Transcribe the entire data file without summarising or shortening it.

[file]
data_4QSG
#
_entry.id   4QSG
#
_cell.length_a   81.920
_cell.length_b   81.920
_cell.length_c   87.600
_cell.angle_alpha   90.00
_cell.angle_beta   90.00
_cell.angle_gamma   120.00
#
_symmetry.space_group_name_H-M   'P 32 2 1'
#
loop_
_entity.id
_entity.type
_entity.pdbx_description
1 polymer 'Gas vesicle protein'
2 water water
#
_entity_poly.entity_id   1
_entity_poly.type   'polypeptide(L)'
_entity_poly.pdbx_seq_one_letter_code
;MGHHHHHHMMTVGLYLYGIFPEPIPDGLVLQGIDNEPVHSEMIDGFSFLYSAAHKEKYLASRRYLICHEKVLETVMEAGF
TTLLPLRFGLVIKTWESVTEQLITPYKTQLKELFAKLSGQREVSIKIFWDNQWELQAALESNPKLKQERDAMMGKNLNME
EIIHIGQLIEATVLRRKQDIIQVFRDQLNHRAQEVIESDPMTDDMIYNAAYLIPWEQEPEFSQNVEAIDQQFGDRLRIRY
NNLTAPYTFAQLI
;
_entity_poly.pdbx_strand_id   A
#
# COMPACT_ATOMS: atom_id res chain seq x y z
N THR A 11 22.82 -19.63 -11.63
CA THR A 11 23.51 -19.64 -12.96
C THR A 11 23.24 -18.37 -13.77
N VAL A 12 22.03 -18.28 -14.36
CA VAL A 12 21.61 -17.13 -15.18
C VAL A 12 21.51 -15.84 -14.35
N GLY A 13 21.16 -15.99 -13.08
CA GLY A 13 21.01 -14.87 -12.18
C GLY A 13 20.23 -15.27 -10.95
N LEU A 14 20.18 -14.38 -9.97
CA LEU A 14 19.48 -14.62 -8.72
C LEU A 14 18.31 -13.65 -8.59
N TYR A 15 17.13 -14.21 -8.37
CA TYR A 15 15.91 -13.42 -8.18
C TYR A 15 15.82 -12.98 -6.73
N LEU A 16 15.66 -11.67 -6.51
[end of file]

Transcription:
data_4QSG
#
_entry.id   4QSG
#
_cell.length_a   81.920
_cell.length_b   81.920
_cell.length_c   87.600
_cell.angle_alpha   90.00
_cell.angle_beta   90.00
_cell.angle_gamma   120.00
#
_symmetry.space_group_name_H-M   'P 32 2 1'
#
loop_
_entity.id
_entity.type
_entity.pdbx_description
1 polymer 'Gas vesicle protein'
2 water water
#
_entity_poly.entity_id   1
_entity_poly.type   'polypeptide(L)'
_entity_poly.pdbx_seq_one_letter_code
;MGHHHHHHMMTVGLYLYGIFPEPIPDGLVLQGIDNEPVHSEMIDGFSFLYSAAHKEKYLASRRYLICHEKVLETVMEAGF
TTLLPLRFGLVIKTWESVTEQLITPYKTQLKELFAKLSGQREVSIKIFWDNQWELQAALESNPKLKQERDAMMGKNLNME
EIIHIGQLIEATVLRRKQDIIQVFRDQLNHRAQEVIESDPMTDDMIYNAAYLIPWEQEPEFSQNVEAIDQQFGDRLRIRY
NNLTAPYTFAQLI
;
_entity_poly.pdbx_strand_id   A
#
# COMPACT_ATOMS: atom_id res chain seq x y z
N THR A 11 22.82 -19.63 -11.63
CA THR A 11 23.51 -19.64 -12.96
C THR A 11 23.24 -18.37 -13.77
N VAL A 12 22.03 -18.28 -14.36
CA VAL A 12 21.61 -17.13 -15.18
C VAL A 12 21.51 -15.84 -14.35
N GLY A 13 21.16 -15.99 -13.08
CA GLY A 13 21.01 -14.87 -12.18
C GLY A 13 20.23 -15.27 -10.95
N LEU A 14 20.18 -14.38 -9.97
CA LEU A 14 19.48 -14.62 -8.72
C LEU A 14 18.31 -13.65 -8.59
N TYR A 15 17.13 -14.21 -8.37
CA TYR A 15 15.91 -13.42 -8.18
C TYR A 15 15.82 -12.98 -6.73
N LEU A 16 15.66 -11.67 -6.51